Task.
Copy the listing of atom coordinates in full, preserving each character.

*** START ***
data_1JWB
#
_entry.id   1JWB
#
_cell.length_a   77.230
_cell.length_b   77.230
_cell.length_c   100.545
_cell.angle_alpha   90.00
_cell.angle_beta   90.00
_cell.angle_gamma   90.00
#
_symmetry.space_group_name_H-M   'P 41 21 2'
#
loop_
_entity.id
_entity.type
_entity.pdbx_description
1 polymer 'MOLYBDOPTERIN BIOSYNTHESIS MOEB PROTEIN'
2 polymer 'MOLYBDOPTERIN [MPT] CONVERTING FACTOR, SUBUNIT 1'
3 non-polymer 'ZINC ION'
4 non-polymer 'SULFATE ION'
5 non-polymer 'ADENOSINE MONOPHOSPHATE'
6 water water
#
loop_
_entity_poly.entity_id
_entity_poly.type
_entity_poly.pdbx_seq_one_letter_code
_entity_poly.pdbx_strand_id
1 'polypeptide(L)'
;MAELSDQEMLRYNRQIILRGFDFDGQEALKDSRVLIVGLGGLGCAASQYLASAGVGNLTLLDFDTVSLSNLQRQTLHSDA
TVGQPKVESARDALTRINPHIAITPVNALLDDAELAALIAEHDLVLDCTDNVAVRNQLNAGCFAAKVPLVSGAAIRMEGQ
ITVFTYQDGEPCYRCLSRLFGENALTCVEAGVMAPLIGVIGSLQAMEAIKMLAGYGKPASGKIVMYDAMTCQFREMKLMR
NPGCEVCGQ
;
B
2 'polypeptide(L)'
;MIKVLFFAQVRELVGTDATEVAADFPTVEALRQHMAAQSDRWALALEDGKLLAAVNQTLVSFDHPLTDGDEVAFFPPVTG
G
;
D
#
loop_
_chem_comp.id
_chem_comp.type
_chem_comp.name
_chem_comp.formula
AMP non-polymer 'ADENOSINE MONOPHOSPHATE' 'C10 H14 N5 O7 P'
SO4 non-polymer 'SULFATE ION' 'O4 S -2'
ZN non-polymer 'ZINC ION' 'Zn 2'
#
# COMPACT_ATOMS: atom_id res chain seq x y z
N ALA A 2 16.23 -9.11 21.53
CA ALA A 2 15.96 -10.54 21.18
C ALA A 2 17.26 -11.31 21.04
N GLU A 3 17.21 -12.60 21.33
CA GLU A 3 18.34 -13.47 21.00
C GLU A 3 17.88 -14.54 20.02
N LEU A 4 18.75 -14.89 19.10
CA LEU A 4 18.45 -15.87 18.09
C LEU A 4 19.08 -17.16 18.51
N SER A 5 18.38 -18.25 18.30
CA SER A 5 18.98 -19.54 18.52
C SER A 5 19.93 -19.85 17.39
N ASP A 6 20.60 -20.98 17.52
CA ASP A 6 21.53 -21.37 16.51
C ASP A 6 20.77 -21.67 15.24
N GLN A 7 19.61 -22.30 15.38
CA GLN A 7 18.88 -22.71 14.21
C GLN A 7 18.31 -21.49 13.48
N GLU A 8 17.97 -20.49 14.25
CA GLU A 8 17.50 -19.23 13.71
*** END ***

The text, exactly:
data_1JWB
#
_entry.id   1JWB
#
_cell.length_a   77.230
_cell.length_b   77.230
_cell.length_c   100.545
_cell.angle_alpha   90.00
_cell.angle_beta   90.00
_cell.angle_gamma   90.00
#
_symmetry.space_group_name_H-M   'P 41 21 2'
#
loop_
_entity.id
_entity.type
_entity.pdbx_description
1 polymer 'MOLYBDOPTERIN BIOSYNTHESIS MOEB PROTEIN'
2 polymer 'MOLYBDOPTERIN [MPT] CONVERTING FACTOR, SUBUNIT 1'
3 non-polymer 'ZINC ION'
4 non-polymer 'SULFATE ION'
5 non-polymer 'ADENOSINE MONOPHOSPHATE'
6 water water
#
loop_
_entity_poly.entity_id
_entity_poly.type
_entity_poly.pdbx_seq_one_letter_code
_entity_poly.pdbx_strand_id
1 'polypeptide(L)'
;MAELSDQEMLRYNRQIILRGFDFDGQEALKDSRVLIVGLGGLGCAASQYLASAGVGNLTLLDFDTVSLSNLQRQTLHSDA
TVGQPKVESARDALTRINPHIAITPVNALLDDAELAALIAEHDLVLDCTDNVAVRNQLNAGCFAAKVPLVSGAAIRMEGQ
ITVFTYQDGEPCYRCLSRLFGENALTCVEAGVMAPLIGVIGSLQAMEAIKMLAGYGKPASGKIVMYDAMTCQFREMKLMR
NPGCEVCGQ
;
B
2 'polypeptide(L)'
;MIKVLFFAQVRELVGTDATEVAADFPTVEALRQHMAAQSDRWALALEDGKLLAAVNQTLVSFDHPLTDGDEVAFFPPVTG
G
;
D
#
loop_
_chem_comp.id
_chem_comp.type
_chem_comp.name
_chem_comp.formula
AMP non-polymer 'ADENOSINE MONOPHOSPHATE' 'C10 H14 N5 O7 P'
SO4 non-polymer 'SULFATE ION' 'O4 S -2'
ZN non-polymer 'ZINC ION' 'Zn 2'
#
# COMPACT_ATOMS: atom_id res chain seq x y z
N ALA A 2 16.23 -9.11 21.53
CA ALA A 2 15.96 -10.54 21.18
C ALA A 2 17.26 -11.31 21.04
N GLU A 3 17.21 -12.60 21.33
CA GLU A 3 18.34 -13.47 21.00
C GLU A 3 17.88 -14.54 20.02
N LEU A 4 18.75 -14.89 19.10
CA LEU A 4 18.45 -15.87 18.09
C LEU A 4 19.08 -17.16 18.51
N SER A 5 18.38 -18.25 18.30
CA SER A 5 18.98 -19.54 18.52
C SER A 5 19.93 -19.85 17.39
N ASP A 6 20.60 -20.98 17.52
CA ASP A 6 21.53 -21.37 16.51
C ASP A 6 20.77 -21.67 15.24
N GLN A 7 19.61 -22.30 15.38
CA GLN A 7 18.88 -22.71 14.21
C GLN A 7 18.31 -21.49 13.48
N GLU A 8 17.97 -20.49 14.25
CA GLU A 8 17.50 -19.23 13.71